Festival – never heard of ’em. Except I obviously have, since I’m blogging about them, but I’ve only *just* heard of them and I thought maybe a lot of other people hadn’t, and that might make a good blog post. I did start it out with a tiny fib, for dramatic effect, which I immediately ruined by confessing so it shouldn’t even really count…
Festival are little cigar-shaped dumplings from Jamaica, made with flour and cornmeal, and they traditionally go with jerk chicken or fish. They are so easy to make, and use ingredients you might already have in the cupboard, especially if you’re like me and have bought a big sack of cornmeal because it was a good price… You can find the recipe for festival here – it took me half a cup of water to bring the dough together, and when you’re frying them make sure not to crank the heat too much and to keep an eye on the colour of them. The dumplings are very crispy on the outside and dense and chewy inside, if you over cook them they’ll be too crunchy.
I made jerk chicken and vegetables to go with the festival. I based my jerk chicken recipe on this one but made a couple of changes – here’s my method:
- 1/2 cup white wine vinegar
- 2 tbsp dark rum
- 2 Scotch bonnet chilis
- 1 red onion, roughly chopped
- 4 spring onions, roughly chopped
- 1 tbsp dried thyme or 2 Tbsp fresh thyme leaves, chopped
- 2 tbsp rapeseed (or other bland) oil
- 2 teaspoons salt
- 2 teaspoons freshly ground black pepper
- 4 teaspoons ground allspice
- 4 teaspoons ground cinnamon
- 4 teaspoons ground nutmeg
- 4 teaspoons ground ginger
- 2 teaspoons treacle
- six chicken thighs
- juice of one lime
- Salt and pepper to taste
A word on Scotch Bonnet chilis first of all: they are hot. They will burn you if you’re not a bit careful. Remember this and take even more precautions than usual not to touch your eyes (or other sensitive areas, you now the ones I mean) after you’ve been handling them. Instead of wearing gloves, I like to give my hands a thorough coating of oil before I slice hot chilis like these. It’s especially important to cover over any minor cuts you might have, and to get in among your cuticles and maybe even under your nails, depending how fastidious you’re being. The oil creates a barrier between your skin and the hot stuff, and you can wash it right off when you’re done. Be careful when using a knife though, obviously your hands will be a little more slippy than normal. The actual flavour of Scotch Bonnets is hot, yes, but also very fruity and long-lasting, completely different to your standard long green or red chili pepper. I used to small peppers in this recipe, but next time I’d use bigger ones, they weren’t as mouth-on-fire, I-can’t-taste-any-food-for-three-days hot as I was worried they’d be.
First I put all the ingredients up to the chicken in my blender. Then, my blender broke. Then I ran out to the local Argos (other shops are available, but Argos did save dinner that night) to buy a new stick blender, ten minutes before they closed. Then I came back, scraped the half-blended mixture into a tall jug and finished the job. It didn’t look like much except a beaker full of mud (at best), but the smell was wonderful, even if it did singe a few nose hairs.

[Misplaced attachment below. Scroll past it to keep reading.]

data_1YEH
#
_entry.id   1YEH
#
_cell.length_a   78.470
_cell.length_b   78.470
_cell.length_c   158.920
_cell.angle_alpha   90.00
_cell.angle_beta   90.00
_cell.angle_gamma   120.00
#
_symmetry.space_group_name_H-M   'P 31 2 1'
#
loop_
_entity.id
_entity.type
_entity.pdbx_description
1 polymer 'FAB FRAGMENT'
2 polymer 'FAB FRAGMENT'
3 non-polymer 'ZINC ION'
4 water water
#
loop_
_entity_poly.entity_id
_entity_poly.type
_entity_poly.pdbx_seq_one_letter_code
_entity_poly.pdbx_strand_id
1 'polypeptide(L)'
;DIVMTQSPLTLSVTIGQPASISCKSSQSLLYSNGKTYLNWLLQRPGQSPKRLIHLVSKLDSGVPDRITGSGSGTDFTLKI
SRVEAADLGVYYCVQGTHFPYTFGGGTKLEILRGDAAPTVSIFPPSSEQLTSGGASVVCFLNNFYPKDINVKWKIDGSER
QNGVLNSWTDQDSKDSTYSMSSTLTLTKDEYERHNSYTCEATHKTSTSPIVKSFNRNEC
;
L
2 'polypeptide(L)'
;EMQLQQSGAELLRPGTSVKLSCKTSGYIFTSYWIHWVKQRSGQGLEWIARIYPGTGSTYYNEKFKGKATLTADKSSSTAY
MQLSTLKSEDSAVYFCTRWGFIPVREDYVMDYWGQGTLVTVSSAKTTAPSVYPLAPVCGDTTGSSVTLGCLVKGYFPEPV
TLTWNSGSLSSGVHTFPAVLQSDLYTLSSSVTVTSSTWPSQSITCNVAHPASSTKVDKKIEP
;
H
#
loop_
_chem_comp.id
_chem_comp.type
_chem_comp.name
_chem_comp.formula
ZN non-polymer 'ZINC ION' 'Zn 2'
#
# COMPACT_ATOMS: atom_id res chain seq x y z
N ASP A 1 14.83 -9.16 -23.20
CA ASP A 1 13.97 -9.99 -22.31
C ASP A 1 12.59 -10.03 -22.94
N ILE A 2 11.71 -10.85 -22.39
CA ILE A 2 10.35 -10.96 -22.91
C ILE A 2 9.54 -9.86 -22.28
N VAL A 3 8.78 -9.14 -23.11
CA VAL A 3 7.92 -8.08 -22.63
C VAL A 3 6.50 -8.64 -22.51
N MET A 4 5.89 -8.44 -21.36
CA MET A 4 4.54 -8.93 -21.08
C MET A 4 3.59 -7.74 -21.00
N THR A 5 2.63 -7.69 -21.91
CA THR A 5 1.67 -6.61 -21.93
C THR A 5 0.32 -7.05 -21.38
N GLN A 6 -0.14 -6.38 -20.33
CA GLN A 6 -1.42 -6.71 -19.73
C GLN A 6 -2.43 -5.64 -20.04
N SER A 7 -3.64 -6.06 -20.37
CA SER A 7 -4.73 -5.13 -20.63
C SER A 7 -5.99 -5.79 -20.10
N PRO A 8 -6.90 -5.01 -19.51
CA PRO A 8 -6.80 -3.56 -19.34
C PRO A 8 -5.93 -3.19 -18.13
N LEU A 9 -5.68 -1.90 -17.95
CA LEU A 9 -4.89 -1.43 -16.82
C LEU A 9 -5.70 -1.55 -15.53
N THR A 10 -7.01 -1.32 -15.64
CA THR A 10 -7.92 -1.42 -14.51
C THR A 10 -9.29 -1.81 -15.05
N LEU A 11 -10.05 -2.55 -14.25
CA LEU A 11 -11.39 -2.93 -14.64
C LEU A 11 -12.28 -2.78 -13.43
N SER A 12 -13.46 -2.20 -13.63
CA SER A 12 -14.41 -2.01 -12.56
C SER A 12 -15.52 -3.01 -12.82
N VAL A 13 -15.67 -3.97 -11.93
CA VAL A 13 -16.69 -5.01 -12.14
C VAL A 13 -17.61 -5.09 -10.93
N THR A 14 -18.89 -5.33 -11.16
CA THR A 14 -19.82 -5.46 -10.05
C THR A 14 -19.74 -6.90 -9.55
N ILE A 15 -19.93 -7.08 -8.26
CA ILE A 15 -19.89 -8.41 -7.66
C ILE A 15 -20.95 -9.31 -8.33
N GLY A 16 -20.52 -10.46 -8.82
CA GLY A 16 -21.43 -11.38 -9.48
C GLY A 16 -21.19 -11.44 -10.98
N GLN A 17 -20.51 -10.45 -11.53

Once the blender emergency was over, I poured the lime juice over the chicken thighs, mixed well to coat, then poured over two thirds of the jerk sauce and marinaded for an hour. As with any marinading, the longer the better – overnight would have been ideal, but I was too excited about trying it to wait. The rest of the jerk sauce I kept aside for serving; I thought the festival would benefit from some sauce to dip them in. Once you’ve had marinade over raw meat, you can’t serve it up without cooking it through first, so I thought it’d be easier to keep a little.
I cooked the chicken thighs in my griddle pan, which I rubbed with rapeseed oil and put over a high heat. I griddled the chicken for about fifteen minutes each side – make sure to give it a prod before you eat it, if the juices coming out are pink it needs a bit longer to cook. I wanted to get the classic jerk chicken look, with blackened parts on the meat, so there was quite a lot of smoke – be prepared!
After the chicken had cooked for twenty five minutes, I pushed it to the front of the pan and put in some sliced green pepper and orange sweet bite peppers, diced pineapple and a small corn cob to take on the flavour of the meat and spices. Frozen corn cobs are one of the vegetables I usually have in the freezer; they’re not as good as fresh, but good enough when it’s winter and you want some sunshine. I boiled the corn for seven minutes before finishing it off in the pan.
While the chicken was marinading, I prepared the festival – it took so little time to do, I could easily have waited until the chicken was cooking before I did. They take eight minutes to fry, so I put them on for the last eight minutes of the chicken’s cooking time and everything was ready to be served all at once. I put the fried dumplings on to a layer of absorbent kitchen paper to drain and slightly cool off while I put everything else on the plate, then added them and sat down to eat.
While I don’t think festival are the prettiest things I’ve ever made, they were a good accompaniment to the jerk chicken, and also satisfied my need to try new things. When I was reading a bit more about them I learned that a variation is to add corned beef or cheese to them before frying – this sounds like it could be an excellent snack on its own.